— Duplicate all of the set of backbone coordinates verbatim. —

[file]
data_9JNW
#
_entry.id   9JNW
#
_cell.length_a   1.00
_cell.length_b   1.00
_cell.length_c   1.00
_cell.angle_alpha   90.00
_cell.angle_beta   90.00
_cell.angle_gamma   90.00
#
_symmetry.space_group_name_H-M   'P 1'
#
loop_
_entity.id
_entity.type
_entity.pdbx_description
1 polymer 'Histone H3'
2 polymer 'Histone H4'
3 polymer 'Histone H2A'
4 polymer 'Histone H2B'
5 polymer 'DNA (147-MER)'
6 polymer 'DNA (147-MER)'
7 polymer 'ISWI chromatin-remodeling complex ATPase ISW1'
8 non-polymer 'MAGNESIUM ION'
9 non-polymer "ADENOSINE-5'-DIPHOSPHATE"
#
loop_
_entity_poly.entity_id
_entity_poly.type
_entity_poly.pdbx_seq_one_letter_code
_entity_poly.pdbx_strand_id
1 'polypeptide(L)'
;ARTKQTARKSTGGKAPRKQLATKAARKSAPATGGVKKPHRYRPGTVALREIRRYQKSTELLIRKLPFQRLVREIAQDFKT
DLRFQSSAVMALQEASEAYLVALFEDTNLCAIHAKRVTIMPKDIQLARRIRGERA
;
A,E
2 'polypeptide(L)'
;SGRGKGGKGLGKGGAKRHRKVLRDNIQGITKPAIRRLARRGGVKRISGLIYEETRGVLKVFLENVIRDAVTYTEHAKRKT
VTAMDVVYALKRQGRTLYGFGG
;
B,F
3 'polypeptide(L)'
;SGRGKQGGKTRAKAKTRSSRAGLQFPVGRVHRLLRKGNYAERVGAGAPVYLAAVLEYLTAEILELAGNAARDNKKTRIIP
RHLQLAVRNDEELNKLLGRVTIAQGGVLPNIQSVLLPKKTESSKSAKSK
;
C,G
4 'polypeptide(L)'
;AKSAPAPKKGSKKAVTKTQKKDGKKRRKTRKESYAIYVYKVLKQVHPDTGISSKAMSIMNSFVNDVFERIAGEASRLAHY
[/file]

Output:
data_9JNW
#
_entry.id   9JNW
#
_cell.length_a   1.00
_cell.length_b   1.00
_cell.length_c   1.00
_cell.angle_alpha   90.00
_cell.angle_beta   90.00
_cell.angle_gamma   90.00
#
_symmetry.space_group_name_H-M   'P 1'
#
loop_
_entity.id
_entity.type
_entity.pdbx_description
1 polymer 'Histone H3'
2 polymer 'Histone H4'
3 polymer 'Histone H2A'
4 polymer 'Histone H2B'
5 polymer 'DNA (147-MER)'
6 polymer 'DNA (147-MER)'
7 polymer 'ISWI chromatin-remodeling complex ATPase ISW1'
8 non-polymer 'MAGNESIUM ION'
9 non-polymer "ADENOSINE-5'-DIPHOSPHATE"
#
loop_
_entity_poly.entity_id
_entity_poly.type
_entity_poly.pdbx_seq_one_letter_code
_entity_poly.pdbx_strand_id
1 'polypeptide(L)'
;ARTKQTARKSTGGKAPRKQLATKAARKSAPATGGVKKPHRYRPGTVALREIRRYQKSTELLIRKLPFQRLVREIAQDFKT
DLRFQSSAVMALQEASEAYLVALFEDTNLCAIHAKRVTIMPKDIQLARRIRGERA
;
A,E
2 'polypeptide(L)'
;SGRGKGGKGLGKGGAKRHRKVLRDNIQGITKPAIRRLARRGGVKRISGLIYEETRGVLKVFLENVIRDAVTYTEHAKRKT
VTAMDVVYALKRQGRTLYGFGG
;
B,F
3 'polypeptide(L)'
;SGRGKQGGKTRAKAKTRSSRAGLQFPVGRVHRLLRKGNYAERVGAGAPVYLAAVLEYLTAEILELAGNAARDNKKTRIIP
RHLQLAVRNDEELNKLLGRVTIAQGGVLPNIQSVLLPKKTESSKSAKSK
;
C,G
4 'polypeptide(L)'
;AKSAPAPKKGSKKAVTKTQKKDGKKRRKTRKESYAIYVYKVLKQVHPDTGISSKAMSIMNSFVNDVFERIAGEASRLAHY